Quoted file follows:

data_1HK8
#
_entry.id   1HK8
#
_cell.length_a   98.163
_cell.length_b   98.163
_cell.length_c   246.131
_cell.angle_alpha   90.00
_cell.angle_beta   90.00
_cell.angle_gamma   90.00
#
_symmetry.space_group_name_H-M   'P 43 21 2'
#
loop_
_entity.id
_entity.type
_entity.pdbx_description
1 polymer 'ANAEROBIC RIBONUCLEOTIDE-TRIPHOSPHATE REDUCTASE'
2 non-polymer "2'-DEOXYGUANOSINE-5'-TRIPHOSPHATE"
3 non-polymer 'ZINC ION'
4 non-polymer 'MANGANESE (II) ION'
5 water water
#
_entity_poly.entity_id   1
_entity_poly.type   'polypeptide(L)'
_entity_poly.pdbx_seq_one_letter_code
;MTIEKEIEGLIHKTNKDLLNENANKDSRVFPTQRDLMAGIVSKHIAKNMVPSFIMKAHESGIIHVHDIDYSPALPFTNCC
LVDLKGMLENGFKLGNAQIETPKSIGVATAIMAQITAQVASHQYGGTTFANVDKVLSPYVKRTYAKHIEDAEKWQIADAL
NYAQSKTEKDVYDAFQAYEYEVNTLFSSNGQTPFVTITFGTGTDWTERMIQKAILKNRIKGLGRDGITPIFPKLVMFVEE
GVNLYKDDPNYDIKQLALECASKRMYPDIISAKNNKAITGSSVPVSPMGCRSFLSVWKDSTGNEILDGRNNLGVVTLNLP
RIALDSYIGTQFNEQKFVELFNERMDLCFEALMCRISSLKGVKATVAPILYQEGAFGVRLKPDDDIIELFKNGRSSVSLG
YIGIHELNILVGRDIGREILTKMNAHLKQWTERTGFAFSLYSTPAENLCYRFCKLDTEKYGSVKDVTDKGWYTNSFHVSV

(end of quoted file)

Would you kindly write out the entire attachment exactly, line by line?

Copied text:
data_1HK8
#
_entry.id   1HK8
#
_cell.length_a   98.163
_cell.length_b   98.163
_cell.length_c   246.131
_cell.angle_alpha   90.00
_cell.angle_beta   90.00
_cell.angle_gamma   90.00
#
_symmetry.space_group_name_H-M   'P 43 21 2'
#
loop_
_entity.id
_entity.type
_entity.pdbx_description
1 polymer 'ANAEROBIC RIBONUCLEOTIDE-TRIPHOSPHATE REDUCTASE'
2 non-polymer "2'-DEOXYGUANOSINE-5'-TRIPHOSPHATE"
3 non-polymer 'ZINC ION'
4 non-polymer 'MANGANESE (II) ION'
5 water water
#
_entity_poly.entity_id   1
_entity_poly.type   'polypeptide(L)'
_entity_poly.pdbx_seq_one_letter_code
;MTIEKEIEGLIHKTNKDLLNENANKDSRVFPTQRDLMAGIVSKHIAKNMVPSFIMKAHESGIIHVHDIDYSPALPFTNCC
LVDLKGMLENGFKLGNAQIETPKSIGVATAIMAQITAQVASHQYGGTTFANVDKVLSPYVKRTYAKHIEDAEKWQIADAL
NYAQSKTEKDVYDAFQAYEYEVNTLFSSNGQTPFVTITFGTGTDWTERMIQKAILKNRIKGLGRDGITPIFPKLVMFVEE
GVNLYKDDPNYDIKQLALECASKRMYPDIISAKNNKAITGSSVPVSPMGCRSFLSVWKDSTGNEILDGRNNLGVVTLNLP
RIALDSYIGTQFNEQKFVELFNERMDLCFEALMCRISSLKGVKATVAPILYQEGAFGVRLKPDDDIIELFKNGRSSVSLG
YIGIHELNILVGRDIGREILTKMNAHLKQWTERTGFAFSLYSTPAENLCYRFCKLDTEKYGSVKDVTDKGWYTNSFHVSV